[12] A. Saeed-Akbari: Ph.D. thesis, RWTH Aachen University, 2011.
[13] I. Gutierrez-Urrutia; D. Raabe: Scripta Mater., 2013, vol. 68, pp. 343-347.

 


Objective

In the next period of SFB761, besides the 3D stacking fault energy (SFE) calculation based on the thermodynamics, the microstructural effect will also be taken into account to predict the deformation mechanism in steels with the multiphase matrix. The synchrotron methodology will be continuously applied for a detailed understanding of microstructural evolution during deformation and along heat treatment cycles, e.g. the kappa phase formation, for the further precipitation control in the materials. The phase field (PF) simulations will be implemented to simulate the microstructure evolution and phase transformation kinetics and the elemental partitioning will be studied in cooperation with TP A3 and C8. The interstitial and substitutional partitioning across the phase boundary and the microstructure evolution during phase transformation in the materials simulated by phase field method will be further input into representative volume element (RVE) simulations to predict the strain hardening behaviors in cooperation TP C6. With the consideration of local microstructure and partitioning features, both the local and global dominant deformation mechanism in the alloys will be predicted. An upgraded mechanism map to predict the deformation behaviors in the steels with multiphase microstructure is aimed.


Methods and research plan

AP 1 Synchrotron x-ray diffraction of kappa phase precipitation, data analysis by Rietveld refinement
To control the precipitations in MBIP materials, the synchrotron x-ray diffraction are applied in both in situ and ex situ regimes (Fig. 3.4.2). The kappa phase formation mechanisms will be studied in terms of crystallography, lattice mismatch, strain effect, elemental diffusion and morphology evolution. The morphology and the size effect of kappa phase on the deformation behaviors of MBIP will be investigated in cooperation with TP C2.


AP 2 Experimental validation of modeling results by atom probe tomography, EBSD and metallography
In order to validate the modeling results, metallography and EBSD will be used for a quantitative analysis for the microstructures in the steels in cooperation with TP C1. The chemical gradients and the elemental partitioning features between phases will be studied by atom probe tomography in cooperation with TP C8. The microstructural and partitioning features studied by thermodynamic calculations, phase field modeling and the experimental validations will be integrated into the upgraded mechanism maps to solve the more complicated deformation prediction problems in high-Mn steels, MMnS steels and MBIP steels with various phases.


AP 3 Phase field modeling of microstructure evolution during phase transformations in MMnS steels
Coupling with the Calphad approach, a phase field model will be developed to study the microstructure evolution and phase transformation kinetics in MMnS steels. The existing phase field model which considers the thermodynamic, kinetics and elemental partitioning features has been successfully applied for other multiphase materials in our institute. The model will be improved and implemented to solve the scientific questions in SFB 761. The austenite reverse transformation and the martensitic transformation during quenching will be focused. The interstitial and substitutional partitioning across the phase boundary and the microstructure evolution during phase transformation in the materials simulated by phase field method will be further input into representative volume element (RVE) simulations to predict the strain hardening behaviors in cooperation TP C6.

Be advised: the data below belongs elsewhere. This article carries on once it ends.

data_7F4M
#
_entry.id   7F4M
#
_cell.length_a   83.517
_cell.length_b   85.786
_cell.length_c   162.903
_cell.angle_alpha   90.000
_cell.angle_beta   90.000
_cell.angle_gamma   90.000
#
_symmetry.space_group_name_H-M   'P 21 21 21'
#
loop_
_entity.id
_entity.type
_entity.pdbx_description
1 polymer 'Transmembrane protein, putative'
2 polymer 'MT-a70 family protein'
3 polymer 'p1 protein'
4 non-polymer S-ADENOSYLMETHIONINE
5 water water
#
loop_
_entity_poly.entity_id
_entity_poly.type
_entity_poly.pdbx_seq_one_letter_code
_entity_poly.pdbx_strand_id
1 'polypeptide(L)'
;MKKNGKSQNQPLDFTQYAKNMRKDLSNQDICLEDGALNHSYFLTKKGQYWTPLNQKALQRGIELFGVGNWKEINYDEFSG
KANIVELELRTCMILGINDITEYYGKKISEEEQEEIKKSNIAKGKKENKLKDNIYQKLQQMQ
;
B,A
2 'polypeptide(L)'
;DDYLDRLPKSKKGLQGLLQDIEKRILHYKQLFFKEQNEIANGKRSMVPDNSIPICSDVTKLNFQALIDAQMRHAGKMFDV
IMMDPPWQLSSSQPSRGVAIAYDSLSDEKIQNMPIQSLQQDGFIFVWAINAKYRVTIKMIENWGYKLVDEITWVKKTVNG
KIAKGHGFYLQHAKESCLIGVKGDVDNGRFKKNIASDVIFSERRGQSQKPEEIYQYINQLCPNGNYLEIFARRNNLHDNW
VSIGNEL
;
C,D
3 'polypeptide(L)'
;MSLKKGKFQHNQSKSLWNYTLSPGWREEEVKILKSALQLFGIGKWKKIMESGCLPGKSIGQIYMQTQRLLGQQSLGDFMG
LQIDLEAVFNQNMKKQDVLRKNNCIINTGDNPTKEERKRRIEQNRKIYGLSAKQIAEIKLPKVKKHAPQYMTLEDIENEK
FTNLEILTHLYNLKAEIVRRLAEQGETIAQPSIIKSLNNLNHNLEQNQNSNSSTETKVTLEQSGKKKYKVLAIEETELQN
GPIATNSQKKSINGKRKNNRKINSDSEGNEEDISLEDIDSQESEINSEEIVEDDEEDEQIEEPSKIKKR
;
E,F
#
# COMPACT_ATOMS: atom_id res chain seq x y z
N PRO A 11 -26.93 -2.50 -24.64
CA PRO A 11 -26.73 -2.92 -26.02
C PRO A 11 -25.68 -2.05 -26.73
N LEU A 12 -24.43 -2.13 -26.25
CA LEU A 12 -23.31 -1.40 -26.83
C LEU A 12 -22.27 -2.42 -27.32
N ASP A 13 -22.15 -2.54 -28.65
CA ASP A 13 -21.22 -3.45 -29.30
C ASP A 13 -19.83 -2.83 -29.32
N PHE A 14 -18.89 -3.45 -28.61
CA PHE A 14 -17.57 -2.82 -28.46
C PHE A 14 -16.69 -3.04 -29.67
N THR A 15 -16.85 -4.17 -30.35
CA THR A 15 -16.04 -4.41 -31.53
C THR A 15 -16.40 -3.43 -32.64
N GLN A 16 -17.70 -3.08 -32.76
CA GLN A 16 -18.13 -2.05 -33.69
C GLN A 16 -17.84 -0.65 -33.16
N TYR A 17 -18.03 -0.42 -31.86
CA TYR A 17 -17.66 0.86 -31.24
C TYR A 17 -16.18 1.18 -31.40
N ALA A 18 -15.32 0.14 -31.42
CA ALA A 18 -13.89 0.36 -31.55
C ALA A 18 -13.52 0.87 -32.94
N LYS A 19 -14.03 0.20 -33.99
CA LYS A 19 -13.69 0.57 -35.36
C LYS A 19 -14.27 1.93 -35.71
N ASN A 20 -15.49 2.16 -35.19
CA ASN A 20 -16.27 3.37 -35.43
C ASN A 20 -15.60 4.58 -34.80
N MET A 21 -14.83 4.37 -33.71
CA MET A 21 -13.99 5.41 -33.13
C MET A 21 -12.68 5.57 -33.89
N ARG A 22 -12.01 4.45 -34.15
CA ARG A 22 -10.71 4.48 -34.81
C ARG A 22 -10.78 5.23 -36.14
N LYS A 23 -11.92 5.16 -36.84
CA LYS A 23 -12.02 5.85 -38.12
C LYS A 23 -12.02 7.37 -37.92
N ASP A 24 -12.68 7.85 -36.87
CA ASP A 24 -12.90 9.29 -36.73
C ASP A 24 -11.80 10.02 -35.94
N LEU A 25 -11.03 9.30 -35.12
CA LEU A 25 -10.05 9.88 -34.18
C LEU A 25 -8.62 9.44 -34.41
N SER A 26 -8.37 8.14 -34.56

AP 4 Integration of the microstructural and partitioning features into Microstructure- and mechanism maps
Finally, the 2D and 3D mechanism maps will be developed with consideration of not only chemical, temperature, grain size effect, but also the microstructural, partitioning features between multiphases and the local deformation behaviors of the alloys in Fe-Mn-C and Fe-Mn-Al-C systems. By this and with considering the results of TP A7 and C6, design criteria for steels with defined strain hardening behavior and mechanical properties are provided.

3.4.1
Fig. 3.4.1 Overview of the material design by the upgraded deformation mechanism maps

 

 

Previous Phase


For material production and for achieving the extraordinary mechanical properties of high-manganese steels it is necessary to control the different strengthening mechanisms like mechanical twinning (TWIP), strain-induced phase-transformation (TRIP) and dynamic strain ageing (DSA) which are present these steels. The stacking fault energy (SFE) is the characteristic value which defines the occurance of only one or a mixture of two strengthening mechanisms. In this project the SFE is calculated based on the chemical composition with both empirical equations as well as ab initio methods. The project results in a mechanism map which shows the present strengthening mechanism in dependence of the chemical composition and the Temperature.